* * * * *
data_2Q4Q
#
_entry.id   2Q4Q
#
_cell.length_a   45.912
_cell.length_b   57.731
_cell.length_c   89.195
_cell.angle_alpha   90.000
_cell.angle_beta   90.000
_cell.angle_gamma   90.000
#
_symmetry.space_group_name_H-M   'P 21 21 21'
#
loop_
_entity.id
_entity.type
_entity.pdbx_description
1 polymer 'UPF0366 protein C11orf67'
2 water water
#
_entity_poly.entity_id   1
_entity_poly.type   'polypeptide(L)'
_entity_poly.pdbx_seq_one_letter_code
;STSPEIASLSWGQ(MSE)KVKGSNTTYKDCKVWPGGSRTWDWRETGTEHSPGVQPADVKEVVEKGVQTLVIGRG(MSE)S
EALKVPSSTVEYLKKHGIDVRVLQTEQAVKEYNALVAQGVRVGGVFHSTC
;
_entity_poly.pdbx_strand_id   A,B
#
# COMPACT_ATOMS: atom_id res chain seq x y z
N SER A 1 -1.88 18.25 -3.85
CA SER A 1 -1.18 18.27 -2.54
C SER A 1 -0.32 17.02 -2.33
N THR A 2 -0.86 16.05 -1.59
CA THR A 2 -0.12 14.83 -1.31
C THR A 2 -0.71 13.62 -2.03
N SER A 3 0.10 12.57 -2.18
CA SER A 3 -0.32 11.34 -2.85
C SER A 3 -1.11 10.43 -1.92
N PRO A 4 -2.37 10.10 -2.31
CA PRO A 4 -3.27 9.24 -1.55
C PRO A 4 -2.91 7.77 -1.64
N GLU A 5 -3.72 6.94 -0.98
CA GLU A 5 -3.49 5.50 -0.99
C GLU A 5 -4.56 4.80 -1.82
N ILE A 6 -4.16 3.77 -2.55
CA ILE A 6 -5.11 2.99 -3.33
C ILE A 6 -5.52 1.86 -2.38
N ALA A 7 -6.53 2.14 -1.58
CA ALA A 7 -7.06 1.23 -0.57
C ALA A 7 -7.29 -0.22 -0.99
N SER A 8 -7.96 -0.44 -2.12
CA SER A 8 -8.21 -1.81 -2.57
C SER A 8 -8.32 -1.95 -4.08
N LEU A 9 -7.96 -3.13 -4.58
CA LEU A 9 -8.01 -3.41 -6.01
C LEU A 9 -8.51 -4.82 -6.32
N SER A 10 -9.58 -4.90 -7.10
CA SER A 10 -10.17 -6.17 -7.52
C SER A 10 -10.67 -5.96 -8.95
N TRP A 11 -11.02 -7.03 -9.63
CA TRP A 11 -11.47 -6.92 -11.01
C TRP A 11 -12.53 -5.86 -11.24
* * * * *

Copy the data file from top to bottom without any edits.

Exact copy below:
data_2Q4Q
#
_entry.id   2Q4Q
#
_cell.length_a   45.912
_cell.length_b   57.731
_cell.length_c   89.195
_cell.angle_alpha   90.000
_cell.angle_beta   90.000
_cell.angle_gamma   90.000
#
_symmetry.space_group_name_H-M   'P 21 21 21'
#
loop_
_entity.id
_entity.type
_entity.pdbx_description
1 polymer 'UPF0366 protein C11orf67'
2 water water
#
_entity_poly.entity_id   1
_entity_poly.type   'polypeptide(L)'
_entity_poly.pdbx_seq_one_letter_code
;STSPEIASLSWGQ(MSE)KVKGSNTTYKDCKVWPGGSRTWDWRETGTEHSPGVQPADVKEVVEKGVQTLVIGRG(MSE)S
EALKVPSSTVEYLKKHGIDVRVLQTEQAVKEYNALVAQGVRVGGVFHSTC
;
_entity_poly.pdbx_strand_id   A,B
#
# COMPACT_ATOMS: atom_id res chain seq x y z
N SER A 1 -1.88 18.25 -3.85
CA SER A 1 -1.18 18.27 -2.54
C SER A 1 -0.32 17.02 -2.33
N THR A 2 -0.86 16.05 -1.59
CA THR A 2 -0.12 14.83 -1.31
C THR A 2 -0.71 13.62 -2.03
N SER A 3 0.10 12.57 -2.18
CA SER A 3 -0.32 11.34 -2.85
C SER A 3 -1.11 10.43 -1.92
N PRO A 4 -2.37 10.10 -2.31
CA PRO A 4 -3.27 9.24 -1.55
C PRO A 4 -2.91 7.77 -1.64
N GLU A 5 -3.72 6.94 -0.98
CA GLU A 5 -3.49 5.50 -0.99
C GLU A 5 -4.56 4.80 -1.82
N ILE A 6 -4.16 3.77 -2.55
CA ILE A 6 -5.11 2.99 -3.33
C ILE A 6 -5.52 1.86 -2.38
N ALA A 7 -6.53 2.14 -1.58
CA ALA A 7 -7.06 1.23 -0.57
C ALA A 7 -7.29 -0.22 -0.99
N SER A 8 -7.96 -0.44 -2.12
CA SER A 8 -8.21 -1.81 -2.57
C SER A 8 -8.32 -1.95 -4.08
N LEU A 9 -7.96 -3.13 -4.58
CA LEU A 9 -8.01 -3.41 -6.01
C LEU A 9 -8.51 -4.82 -6.32
N SER A 10 -9.58 -4.90 -7.10
CA SER A 10 -10.17 -6.17 -7.52
C SER A 10 -10.67 -5.96 -8.95
N TRP A 11 -11.02 -7.03 -9.63
CA TRP A 11 -11.47 -6.92 -11.01
C TRP A 11 -12.53 -5.86 -11.24